A special edition of the newspaper Weston Mercury celebrating The Beatles’ visit to Weston in 1963 is now on sale, with exclusive photos and stories of the Fab Four. So if you're near Weston...the special is still on sale until tomorrow (Weds).
One incident which occurred during the Beatles’ stay at Weston-Super-Mare was the murder of 16-year-old Liverpudlian Barbara Herron at Wolvershill near Banwell. The Beatles actually visited the murdered girl’s friend Joan McNulty in hospital, according to a local eyewitness, Ian McEachran.

The Weston Mercury

Monday, 29 July 2013

A Magical History Tour - Beatling around LA

The Gillymobile
This summer, I had the pleasure of visiting California for the first time. Although it was a family vacation with my girlfriend and her daughter, I did find the time to do a little bit of "Beatling about". Most of this was concentrated in the one day I spent with Gillian Lomax. Gillian is a Merseyside gal who has lived most of her adult life in the USA, following a hitch-hiking trip many years ago. A Beatles fan by heart, Gillian realised that Los Angeles was a city full of Beatles history, but without a Beatles tour. So she created one.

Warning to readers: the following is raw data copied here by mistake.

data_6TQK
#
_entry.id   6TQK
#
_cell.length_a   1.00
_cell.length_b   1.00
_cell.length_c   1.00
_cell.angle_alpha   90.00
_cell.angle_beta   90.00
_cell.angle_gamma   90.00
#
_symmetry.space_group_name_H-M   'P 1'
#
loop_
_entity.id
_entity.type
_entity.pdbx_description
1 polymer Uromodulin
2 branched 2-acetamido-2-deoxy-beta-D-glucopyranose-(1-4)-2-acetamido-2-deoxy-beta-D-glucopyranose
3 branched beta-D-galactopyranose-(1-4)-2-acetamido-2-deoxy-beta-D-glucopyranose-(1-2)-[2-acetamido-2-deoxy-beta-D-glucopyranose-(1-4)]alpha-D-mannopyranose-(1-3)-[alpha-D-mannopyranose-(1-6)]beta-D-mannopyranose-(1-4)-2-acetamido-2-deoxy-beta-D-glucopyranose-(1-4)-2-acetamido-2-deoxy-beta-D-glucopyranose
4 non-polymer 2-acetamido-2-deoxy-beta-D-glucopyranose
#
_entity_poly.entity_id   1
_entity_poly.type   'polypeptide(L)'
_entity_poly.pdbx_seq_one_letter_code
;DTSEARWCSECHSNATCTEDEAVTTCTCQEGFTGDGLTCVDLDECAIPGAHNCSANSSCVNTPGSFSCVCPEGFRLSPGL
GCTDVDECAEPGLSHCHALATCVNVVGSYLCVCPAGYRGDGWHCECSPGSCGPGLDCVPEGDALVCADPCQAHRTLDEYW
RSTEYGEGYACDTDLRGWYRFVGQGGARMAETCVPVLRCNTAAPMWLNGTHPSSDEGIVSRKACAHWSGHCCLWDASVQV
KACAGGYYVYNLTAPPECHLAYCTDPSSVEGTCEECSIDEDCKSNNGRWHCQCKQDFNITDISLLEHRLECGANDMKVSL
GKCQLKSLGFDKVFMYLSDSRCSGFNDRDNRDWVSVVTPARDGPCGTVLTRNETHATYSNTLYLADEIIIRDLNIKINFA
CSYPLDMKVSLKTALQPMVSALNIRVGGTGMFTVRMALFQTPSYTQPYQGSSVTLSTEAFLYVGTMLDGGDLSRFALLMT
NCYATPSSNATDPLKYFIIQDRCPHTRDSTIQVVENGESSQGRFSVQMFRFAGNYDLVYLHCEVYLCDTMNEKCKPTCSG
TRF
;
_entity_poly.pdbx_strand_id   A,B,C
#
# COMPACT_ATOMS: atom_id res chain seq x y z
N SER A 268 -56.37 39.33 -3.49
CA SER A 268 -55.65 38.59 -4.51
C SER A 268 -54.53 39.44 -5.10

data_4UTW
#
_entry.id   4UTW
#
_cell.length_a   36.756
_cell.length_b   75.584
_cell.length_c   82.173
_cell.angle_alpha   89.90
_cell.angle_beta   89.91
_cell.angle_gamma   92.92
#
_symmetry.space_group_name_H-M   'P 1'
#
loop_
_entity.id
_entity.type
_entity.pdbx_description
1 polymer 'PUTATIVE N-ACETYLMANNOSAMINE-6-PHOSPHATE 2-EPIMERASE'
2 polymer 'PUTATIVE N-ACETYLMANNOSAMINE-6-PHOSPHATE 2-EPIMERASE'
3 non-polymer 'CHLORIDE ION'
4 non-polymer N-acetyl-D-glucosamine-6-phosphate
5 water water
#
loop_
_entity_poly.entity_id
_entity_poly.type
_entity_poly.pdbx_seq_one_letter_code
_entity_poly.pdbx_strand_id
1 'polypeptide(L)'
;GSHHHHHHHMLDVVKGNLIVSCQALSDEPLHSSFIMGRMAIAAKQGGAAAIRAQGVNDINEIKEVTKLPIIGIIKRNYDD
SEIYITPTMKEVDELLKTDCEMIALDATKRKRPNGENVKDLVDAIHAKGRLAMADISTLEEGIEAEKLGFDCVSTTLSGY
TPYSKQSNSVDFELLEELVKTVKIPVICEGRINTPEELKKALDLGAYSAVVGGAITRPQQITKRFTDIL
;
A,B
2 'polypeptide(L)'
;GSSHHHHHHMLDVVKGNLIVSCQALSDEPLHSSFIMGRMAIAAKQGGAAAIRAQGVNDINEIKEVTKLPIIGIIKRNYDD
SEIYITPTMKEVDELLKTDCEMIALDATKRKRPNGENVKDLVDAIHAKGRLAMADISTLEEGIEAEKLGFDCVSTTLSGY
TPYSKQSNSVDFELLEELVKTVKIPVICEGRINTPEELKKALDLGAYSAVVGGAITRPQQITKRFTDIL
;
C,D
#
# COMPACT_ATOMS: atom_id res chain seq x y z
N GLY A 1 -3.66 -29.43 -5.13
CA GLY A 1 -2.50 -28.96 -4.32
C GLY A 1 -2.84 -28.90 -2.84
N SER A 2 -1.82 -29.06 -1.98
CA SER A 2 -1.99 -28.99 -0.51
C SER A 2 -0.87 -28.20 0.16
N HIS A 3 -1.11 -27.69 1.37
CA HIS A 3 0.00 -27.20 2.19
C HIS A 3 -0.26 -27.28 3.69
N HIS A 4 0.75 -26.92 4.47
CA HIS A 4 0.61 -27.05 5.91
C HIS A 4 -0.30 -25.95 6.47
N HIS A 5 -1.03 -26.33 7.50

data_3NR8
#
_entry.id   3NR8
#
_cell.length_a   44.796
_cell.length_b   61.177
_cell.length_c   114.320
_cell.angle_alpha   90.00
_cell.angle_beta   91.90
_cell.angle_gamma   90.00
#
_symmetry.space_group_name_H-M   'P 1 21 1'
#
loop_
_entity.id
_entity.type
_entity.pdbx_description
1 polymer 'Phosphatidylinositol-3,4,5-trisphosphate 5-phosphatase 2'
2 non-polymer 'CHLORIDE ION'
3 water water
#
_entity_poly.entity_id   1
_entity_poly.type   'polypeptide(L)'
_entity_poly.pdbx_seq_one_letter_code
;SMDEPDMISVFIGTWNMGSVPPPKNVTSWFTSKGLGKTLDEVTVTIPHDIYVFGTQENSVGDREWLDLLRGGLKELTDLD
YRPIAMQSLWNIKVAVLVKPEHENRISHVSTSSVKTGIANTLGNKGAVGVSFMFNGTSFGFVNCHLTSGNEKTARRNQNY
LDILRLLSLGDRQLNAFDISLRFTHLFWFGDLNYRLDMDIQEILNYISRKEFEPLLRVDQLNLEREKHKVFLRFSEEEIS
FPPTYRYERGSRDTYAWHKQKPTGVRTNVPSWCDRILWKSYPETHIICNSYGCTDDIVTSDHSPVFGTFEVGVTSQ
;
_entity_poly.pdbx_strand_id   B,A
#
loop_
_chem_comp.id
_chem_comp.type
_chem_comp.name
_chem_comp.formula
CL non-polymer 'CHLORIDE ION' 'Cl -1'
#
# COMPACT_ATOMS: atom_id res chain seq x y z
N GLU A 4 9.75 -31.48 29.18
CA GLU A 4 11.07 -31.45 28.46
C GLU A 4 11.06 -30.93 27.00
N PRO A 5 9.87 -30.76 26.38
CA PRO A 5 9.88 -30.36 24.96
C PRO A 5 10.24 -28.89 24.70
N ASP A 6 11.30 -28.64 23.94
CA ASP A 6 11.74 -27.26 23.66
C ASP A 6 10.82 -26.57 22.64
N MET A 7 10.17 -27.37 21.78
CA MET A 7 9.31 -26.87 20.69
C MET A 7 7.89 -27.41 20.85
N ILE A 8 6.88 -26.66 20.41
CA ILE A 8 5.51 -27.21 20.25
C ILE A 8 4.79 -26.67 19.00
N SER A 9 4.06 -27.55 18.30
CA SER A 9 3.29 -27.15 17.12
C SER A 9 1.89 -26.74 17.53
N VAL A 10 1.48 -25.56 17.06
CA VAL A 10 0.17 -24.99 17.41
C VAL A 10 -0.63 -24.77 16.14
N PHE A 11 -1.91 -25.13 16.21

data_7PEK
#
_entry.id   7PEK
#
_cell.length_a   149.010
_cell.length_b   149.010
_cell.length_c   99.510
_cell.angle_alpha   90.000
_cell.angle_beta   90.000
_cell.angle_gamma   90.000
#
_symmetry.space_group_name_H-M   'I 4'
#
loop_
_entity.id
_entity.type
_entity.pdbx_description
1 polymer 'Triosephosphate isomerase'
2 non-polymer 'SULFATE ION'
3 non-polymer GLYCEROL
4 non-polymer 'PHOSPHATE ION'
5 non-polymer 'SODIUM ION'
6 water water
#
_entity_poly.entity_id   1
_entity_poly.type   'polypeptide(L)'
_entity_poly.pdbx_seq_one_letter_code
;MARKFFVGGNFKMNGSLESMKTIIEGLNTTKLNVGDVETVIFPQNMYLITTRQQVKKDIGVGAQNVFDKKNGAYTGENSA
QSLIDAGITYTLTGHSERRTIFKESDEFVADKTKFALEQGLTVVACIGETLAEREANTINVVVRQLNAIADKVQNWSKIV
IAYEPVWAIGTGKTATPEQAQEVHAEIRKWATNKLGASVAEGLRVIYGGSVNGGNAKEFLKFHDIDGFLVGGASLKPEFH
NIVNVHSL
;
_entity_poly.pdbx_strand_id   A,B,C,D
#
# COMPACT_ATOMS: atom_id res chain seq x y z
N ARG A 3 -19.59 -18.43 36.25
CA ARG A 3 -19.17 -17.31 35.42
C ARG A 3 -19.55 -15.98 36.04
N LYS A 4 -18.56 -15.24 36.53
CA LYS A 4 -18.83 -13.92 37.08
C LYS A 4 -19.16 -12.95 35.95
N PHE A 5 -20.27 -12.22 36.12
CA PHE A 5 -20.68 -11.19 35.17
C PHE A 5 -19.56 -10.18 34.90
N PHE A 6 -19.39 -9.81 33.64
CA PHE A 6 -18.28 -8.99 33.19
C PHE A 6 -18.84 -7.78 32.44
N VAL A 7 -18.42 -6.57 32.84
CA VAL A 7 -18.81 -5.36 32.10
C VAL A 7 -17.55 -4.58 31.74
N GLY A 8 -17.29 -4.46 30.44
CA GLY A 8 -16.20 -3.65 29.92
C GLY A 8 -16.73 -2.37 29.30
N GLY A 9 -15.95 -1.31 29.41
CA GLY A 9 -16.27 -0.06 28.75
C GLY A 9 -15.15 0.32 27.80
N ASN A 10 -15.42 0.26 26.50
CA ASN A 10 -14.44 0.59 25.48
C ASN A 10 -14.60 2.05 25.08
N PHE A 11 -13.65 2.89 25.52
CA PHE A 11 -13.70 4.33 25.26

There are a few cities in the world with organized Beatles tours, Liverpool of course, London of course, Hamburg, New York and Los Angeles. In 2005 I had the pleasure of attending a New York Beatles walking tour, guided by Trina Yannicos, and I have attended Richard Porter's London Beatlewalks several times. Liverpool and Hamburg I have mainly explored on my own. You can explore a few Beatles sights in Los Angeles by walking, but most sights are far apart, so the best option is to do a tour by car.

As I was the only participant on Gillian's Beatles tour that day, I had the privilege of being driven around in her own trusty Toyota Camry, having her undivided attention. She started off by asking me about my level of Beatles knowledge, which was a good way both to start to get to know each other, and also helped her with her presentation of the sights she was going to show me. Gillian is a down to earth kinda gal (as you'd expect from a Merseysider), and also works as a Beatles news reporter for 97.1 KLSX and 95.5 KLOS Breakfast with the Beatles, among others.